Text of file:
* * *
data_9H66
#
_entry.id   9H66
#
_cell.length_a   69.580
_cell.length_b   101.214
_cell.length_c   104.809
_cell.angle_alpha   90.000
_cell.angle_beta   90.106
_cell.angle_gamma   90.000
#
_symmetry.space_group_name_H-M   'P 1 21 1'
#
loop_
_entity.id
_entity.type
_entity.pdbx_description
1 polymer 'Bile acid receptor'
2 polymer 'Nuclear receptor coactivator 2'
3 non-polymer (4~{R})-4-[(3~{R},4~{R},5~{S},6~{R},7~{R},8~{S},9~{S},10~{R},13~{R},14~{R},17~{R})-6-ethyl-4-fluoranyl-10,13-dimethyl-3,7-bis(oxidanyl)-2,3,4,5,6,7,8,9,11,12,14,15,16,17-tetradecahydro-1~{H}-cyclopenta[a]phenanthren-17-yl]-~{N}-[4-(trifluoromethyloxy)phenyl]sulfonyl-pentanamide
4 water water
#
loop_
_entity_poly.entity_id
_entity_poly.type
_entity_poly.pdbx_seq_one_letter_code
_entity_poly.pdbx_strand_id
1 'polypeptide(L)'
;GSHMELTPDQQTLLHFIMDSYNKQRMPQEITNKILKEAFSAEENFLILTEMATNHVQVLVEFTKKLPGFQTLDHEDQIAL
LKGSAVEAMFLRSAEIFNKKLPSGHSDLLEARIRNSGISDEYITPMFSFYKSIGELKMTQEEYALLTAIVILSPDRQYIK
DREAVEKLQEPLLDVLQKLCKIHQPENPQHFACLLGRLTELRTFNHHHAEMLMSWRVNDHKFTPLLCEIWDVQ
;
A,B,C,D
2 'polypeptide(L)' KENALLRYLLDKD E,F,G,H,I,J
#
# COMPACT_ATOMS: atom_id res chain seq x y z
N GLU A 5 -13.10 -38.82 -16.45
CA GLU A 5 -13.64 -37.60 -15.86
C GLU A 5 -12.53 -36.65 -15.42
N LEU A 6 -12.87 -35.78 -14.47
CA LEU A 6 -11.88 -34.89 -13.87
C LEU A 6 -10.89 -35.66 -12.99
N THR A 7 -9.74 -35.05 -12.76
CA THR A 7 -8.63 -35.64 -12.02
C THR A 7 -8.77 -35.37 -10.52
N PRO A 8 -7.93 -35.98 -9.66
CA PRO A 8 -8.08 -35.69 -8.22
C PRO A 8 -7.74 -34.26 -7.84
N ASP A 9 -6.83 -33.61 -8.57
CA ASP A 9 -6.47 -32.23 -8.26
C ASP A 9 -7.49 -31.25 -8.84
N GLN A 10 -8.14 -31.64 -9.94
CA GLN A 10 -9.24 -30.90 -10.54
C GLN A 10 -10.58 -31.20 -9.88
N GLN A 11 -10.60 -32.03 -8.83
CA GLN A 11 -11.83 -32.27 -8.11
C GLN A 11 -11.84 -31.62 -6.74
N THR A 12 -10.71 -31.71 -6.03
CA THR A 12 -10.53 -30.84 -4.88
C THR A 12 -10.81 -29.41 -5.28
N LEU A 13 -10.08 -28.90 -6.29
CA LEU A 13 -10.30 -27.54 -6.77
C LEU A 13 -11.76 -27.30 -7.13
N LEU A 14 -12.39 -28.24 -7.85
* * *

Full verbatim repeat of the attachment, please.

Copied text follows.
data_9H66
#
_entry.id   9H66
#
_cell.length_a   69.580
_cell.length_b   101.214
_cell.length_c   104.809
_cell.angle_alpha   90.000
_cell.angle_beta   90.106
_cell.angle_gamma   90.000
#
_symmetry.space_group_name_H-M   'P 1 21 1'
#
loop_
_entity.id
_entity.type
_entity.pdbx_description
1 polymer 'Bile acid receptor'
2 polymer 'Nuclear receptor coactivator 2'
3 non-polymer (4~{R})-4-[(3~{R},4~{R},5~{S},6~{R},7~{R},8~{S},9~{S},10~{R},13~{R},14~{R},17~{R})-6-ethyl-4-fluoranyl-10,13-dimethyl-3,7-bis(oxidanyl)-2,3,4,5,6,7,8,9,11,12,14,15,16,17-tetradecahydro-1~{H}-cyclopenta[a]phenanthren-17-yl]-~{N}-[4-(trifluoromethyloxy)phenyl]sulfonyl-pentanamide
4 water water
#
loop_
_entity_poly.entity_id
_entity_poly.type
_entity_poly.pdbx_seq_one_letter_code
_entity_poly.pdbx_strand_id
1 'polypeptide(L)'
;GSHMELTPDQQTLLHFIMDSYNKQRMPQEITNKILKEAFSAEENFLILTEMATNHVQVLVEFTKKLPGFQTLDHEDQIAL
LKGSAVEAMFLRSAEIFNKKLPSGHSDLLEARIRNSGISDEYITPMFSFYKSIGELKMTQEEYALLTAIVILSPDRQYIK
DREAVEKLQEPLLDVLQKLCKIHQPENPQHFACLLGRLTELRTFNHHHAEMLMSWRVNDHKFTPLLCEIWDVQ
;
A,B,C,D
2 'polypeptide(L)' KENALLRYLLDKD E,F,G,H,I,J
#
# COMPACT_ATOMS: atom_id res chain seq x y z
N GLU A 5 -13.10 -38.82 -16.45
CA GLU A 5 -13.64 -37.60 -15.86
C GLU A 5 -12.53 -36.65 -15.42
N LEU A 6 -12.87 -35.78 -14.47
CA LEU A 6 -11.88 -34.89 -13.87
C LEU A 6 -10.89 -35.66 -12.99
N THR A 7 -9.74 -35.05 -12.76
CA THR A 7 -8.63 -35.64 -12.02
C THR A 7 -8.77 -35.37 -10.52
N PRO A 8 -7.93 -35.98 -9.66
CA PRO A 8 -8.08 -35.69 -8.22
C PRO A 8 -7.74 -34.26 -7.84
N ASP A 9 -6.83 -33.61 -8.57
CA ASP A 9 -6.47 -32.23 -8.26
C ASP A 9 -7.49 -31.25 -8.84
N GLN A 10 -8.14 -31.64 -9.94
CA GLN A 10 -9.24 -30.90 -10.54
C GLN A 10 -10.58 -31.20 -9.88
N GLN A 11 -10.60 -32.03 -8.83
CA GLN A 11 -11.83 -32.27 -8.11
C GLN A 11 -11.84 -31.62 -6.74
N THR A 12 -10.71 -31.71 -6.03
CA THR A 12 -10.53 -30.84 -4.88
C THR A 12 -10.81 -29.41 -5.28
N LEU A 13 -10.08 -28.90 -6.29
CA LEU A 13 -10.30 -27.54 -6.77
C LEU A 13 -11.76 -27.30 -7.13
N LEU A 14 -12.39 -28.24 -7.85